With the trailer free of the boat, strip all components from it and make a list of what you'll replace. With today's smartphones, it's easy to make a digital photo record of everything you remove, so putting it back together won’t be a puzzle. In addition to taking photos, take measurements of where things like the axle, winch, bunks, or rollers, and any spare tire may go.

For this project, I wanted to get the trailer back to just the frame and start from there. I removed the old rotten wooden bunks, the very rusty winch, the lights, and safety chains. I also removed the axle, springs, and wheel/tire assemblies so that I could properly inspect them for wear and corrosion. The added benefit was that with these components removed, the bare trailer frame was much lighter and easier to handle. I was able to singlehandedly flip the trailer to check the underside, something that would have been impossible with the wheels, springs, and axle in place.

Time For Paint

Much of the galvanized coating was in good condition, and the main structural members, I was pleased to note, were all in sound condition. A thorough wire brushing to remove surface rust and scale was pretty easy, though messy and time-consuming. I followed this with a good acetone wipe to clean the surface and prepare it for me to spray cold galvanize paint on all the exposed areas. Some components, especially around the bunk mounts and light brackets, were pretty corroded and required cutting off with an angle grinder.

Putting It All Back Together

Reassembly of the trailer was straightforward and quick. I measured for the new bunks using the old ones as templates. Then I cut them from treated pine 2-by-6 boards and covered them with new carpet, which I glued with contact cement and stapled with stainless steel staples on the underside. To reattach bunks and other components, I used Grade 5 galvanized steel bolts and washers and Nylock locking nuts to eliminate rusting and rattling loose. With the new bunks and winch in place, I wired the trailer with new LED lights and wiring kit, taking care to use grommets and other insulating material where the wiring insulation might chafe. After reinstalling the fiberglass fenders with new stainless bolts, we were ready to winch the boat back onto its trailer. That’s the easy part — just back up to the boat, detach the trailer from the vehicle, hook up the winch strap and carefully winch the trailer under the boat. With a couple of helpers to ensure it goes steadily, the process is much easier than it sounds.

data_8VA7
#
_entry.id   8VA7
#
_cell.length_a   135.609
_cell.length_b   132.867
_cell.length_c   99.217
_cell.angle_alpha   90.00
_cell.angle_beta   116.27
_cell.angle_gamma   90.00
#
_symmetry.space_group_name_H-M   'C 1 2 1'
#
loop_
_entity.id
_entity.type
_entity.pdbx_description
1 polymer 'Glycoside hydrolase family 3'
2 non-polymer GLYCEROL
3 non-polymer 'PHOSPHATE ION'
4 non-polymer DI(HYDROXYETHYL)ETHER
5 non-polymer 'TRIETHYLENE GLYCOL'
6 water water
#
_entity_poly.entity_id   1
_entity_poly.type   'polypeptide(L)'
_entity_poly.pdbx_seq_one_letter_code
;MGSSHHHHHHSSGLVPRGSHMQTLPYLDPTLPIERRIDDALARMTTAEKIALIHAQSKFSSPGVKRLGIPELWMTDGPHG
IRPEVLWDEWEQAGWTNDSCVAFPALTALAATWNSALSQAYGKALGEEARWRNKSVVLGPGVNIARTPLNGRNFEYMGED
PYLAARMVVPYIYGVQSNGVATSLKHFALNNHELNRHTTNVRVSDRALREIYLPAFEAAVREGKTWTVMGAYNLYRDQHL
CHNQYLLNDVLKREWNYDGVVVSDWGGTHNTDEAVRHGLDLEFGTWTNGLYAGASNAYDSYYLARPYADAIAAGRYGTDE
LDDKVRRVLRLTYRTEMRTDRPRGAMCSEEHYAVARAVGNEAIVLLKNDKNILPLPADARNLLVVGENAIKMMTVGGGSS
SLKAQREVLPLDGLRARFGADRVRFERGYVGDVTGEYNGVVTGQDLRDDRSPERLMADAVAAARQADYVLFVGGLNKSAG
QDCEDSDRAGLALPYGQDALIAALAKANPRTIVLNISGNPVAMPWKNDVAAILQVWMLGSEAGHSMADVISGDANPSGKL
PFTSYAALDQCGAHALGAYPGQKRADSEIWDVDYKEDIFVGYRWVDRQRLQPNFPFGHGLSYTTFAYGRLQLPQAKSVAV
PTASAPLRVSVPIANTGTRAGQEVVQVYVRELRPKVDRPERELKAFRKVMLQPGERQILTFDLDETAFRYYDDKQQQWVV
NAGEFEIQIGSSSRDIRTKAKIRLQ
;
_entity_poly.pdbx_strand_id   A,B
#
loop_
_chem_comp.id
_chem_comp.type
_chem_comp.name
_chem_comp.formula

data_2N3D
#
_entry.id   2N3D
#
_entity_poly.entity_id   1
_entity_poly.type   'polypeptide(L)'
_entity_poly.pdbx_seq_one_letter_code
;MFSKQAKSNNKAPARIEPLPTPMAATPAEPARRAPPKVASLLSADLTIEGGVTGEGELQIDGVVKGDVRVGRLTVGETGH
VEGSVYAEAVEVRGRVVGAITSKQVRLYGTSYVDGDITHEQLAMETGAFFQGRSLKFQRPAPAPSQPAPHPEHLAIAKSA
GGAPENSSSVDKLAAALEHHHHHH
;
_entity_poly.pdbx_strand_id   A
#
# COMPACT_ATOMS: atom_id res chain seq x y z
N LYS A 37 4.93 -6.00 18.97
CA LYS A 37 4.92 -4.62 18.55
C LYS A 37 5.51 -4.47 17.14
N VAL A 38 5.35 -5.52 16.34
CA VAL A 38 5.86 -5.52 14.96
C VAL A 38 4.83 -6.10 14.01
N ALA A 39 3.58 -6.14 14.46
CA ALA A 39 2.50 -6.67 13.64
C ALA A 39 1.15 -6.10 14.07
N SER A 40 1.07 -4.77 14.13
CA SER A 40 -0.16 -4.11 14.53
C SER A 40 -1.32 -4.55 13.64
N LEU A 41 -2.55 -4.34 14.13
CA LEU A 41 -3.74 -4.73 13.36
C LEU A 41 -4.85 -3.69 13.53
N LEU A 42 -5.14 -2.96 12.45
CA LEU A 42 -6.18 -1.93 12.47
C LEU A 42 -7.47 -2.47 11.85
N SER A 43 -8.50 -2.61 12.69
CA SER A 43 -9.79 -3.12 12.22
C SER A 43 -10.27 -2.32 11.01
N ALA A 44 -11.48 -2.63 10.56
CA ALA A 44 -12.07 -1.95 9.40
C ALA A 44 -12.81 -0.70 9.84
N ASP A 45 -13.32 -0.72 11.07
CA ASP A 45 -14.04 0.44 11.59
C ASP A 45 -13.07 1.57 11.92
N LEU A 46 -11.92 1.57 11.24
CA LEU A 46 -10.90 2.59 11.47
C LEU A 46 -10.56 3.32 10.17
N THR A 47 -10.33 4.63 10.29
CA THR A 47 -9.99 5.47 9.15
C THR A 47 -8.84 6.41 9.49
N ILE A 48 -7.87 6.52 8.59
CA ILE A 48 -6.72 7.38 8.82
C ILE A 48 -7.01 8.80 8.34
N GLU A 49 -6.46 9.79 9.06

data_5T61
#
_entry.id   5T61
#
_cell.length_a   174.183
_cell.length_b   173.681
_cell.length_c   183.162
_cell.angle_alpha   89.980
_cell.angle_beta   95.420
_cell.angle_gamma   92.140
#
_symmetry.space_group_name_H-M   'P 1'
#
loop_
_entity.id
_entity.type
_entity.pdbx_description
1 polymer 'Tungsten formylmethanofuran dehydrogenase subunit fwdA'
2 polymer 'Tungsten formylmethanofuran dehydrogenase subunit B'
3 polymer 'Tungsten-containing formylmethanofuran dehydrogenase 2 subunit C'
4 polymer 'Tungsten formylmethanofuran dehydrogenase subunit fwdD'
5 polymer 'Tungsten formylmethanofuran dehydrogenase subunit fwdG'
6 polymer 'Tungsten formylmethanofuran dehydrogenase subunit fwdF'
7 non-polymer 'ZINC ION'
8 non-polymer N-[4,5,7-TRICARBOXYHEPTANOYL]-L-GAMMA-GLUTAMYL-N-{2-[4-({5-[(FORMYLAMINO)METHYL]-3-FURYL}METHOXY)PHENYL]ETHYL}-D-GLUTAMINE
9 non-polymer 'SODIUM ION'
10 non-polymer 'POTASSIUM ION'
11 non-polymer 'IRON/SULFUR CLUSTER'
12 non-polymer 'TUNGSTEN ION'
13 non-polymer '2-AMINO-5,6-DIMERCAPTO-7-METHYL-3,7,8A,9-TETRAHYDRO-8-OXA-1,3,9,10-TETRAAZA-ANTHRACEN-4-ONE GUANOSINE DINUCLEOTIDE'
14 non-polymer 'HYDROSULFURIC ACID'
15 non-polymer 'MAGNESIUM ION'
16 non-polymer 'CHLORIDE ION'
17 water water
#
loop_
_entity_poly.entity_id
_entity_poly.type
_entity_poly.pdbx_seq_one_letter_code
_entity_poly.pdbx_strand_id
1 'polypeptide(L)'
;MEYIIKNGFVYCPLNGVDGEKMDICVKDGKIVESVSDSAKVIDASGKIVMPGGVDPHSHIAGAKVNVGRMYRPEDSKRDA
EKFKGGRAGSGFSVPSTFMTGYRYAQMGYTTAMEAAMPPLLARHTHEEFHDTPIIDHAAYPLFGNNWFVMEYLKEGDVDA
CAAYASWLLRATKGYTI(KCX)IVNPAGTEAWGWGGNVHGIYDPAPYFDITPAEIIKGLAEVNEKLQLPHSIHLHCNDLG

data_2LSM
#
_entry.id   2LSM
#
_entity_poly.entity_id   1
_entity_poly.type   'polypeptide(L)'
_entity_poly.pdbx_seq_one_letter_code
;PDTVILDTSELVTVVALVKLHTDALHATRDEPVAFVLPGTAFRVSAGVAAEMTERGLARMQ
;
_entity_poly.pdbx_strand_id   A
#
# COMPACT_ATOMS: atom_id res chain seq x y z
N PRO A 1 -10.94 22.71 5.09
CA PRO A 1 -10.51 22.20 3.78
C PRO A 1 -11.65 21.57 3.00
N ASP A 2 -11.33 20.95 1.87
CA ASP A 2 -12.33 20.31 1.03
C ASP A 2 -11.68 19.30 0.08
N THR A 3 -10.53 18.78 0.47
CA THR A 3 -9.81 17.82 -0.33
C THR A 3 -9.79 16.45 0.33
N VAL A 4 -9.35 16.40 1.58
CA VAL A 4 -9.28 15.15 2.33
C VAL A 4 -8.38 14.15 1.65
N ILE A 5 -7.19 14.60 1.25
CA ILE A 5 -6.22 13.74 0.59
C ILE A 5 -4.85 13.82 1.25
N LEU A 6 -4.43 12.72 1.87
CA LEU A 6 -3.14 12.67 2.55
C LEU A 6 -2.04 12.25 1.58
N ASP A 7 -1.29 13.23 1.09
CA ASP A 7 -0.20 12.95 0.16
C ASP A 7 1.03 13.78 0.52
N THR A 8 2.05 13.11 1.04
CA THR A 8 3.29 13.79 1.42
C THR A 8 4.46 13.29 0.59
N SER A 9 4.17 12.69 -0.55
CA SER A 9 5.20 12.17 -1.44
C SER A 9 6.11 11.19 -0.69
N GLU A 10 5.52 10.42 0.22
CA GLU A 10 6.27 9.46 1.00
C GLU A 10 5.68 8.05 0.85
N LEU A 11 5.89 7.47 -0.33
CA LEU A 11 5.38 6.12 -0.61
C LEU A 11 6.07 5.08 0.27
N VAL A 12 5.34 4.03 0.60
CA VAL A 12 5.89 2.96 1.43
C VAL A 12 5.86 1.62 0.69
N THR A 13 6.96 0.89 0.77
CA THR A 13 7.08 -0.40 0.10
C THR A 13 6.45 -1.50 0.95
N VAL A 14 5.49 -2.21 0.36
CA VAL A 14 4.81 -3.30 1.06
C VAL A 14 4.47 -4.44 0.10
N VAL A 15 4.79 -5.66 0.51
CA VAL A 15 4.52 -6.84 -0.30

1. Many lighting kits come with these squeeze Scotch-Lok type of wiring connectors that don't stand up to regular dunking. Use waterproof crimp connections instead:

Lighting kit closeup


2. The old trailer was in a sorry state. One of the first jobs was removing the old trailer bunks:

Removing old trailer bunks


3. The dirtiest part of the job was removing the old rust prior to refinishing:

Removing rust

4. To protect the light wiring from chafe and keep everything neat, I used these clips, which require no drilling or alterations to the trailer:

Protecting wiring with clip

5. In addition to the bunks themselves I replaced the severely corroded support brackets:

Corroded bracket

6. I attached waterproof carpet to the bunks using contact cement and stainless steel staples:

Attaching waterproff carpet to bunks

Hit The Road

Before hitting the road, double check all your work, make sure all bolts are tight, and bunks or rollers are well secured. If there is any possible issue, have a professional shop check it. Your trailer will probably be seeing highway duty, so it must be in good condition. In some states you may need to have your trailer inspected, so check with your local Department of Motor Vehicles for regulations in your area. Often smaller trailers without brakes have less stringent requirements than larger twin- and triple-axle trailers capable of carrying heavy boats, but it always pays to check.

John Tiger

John Tiger is a freelance boating writer and frequent contributor to many magazines.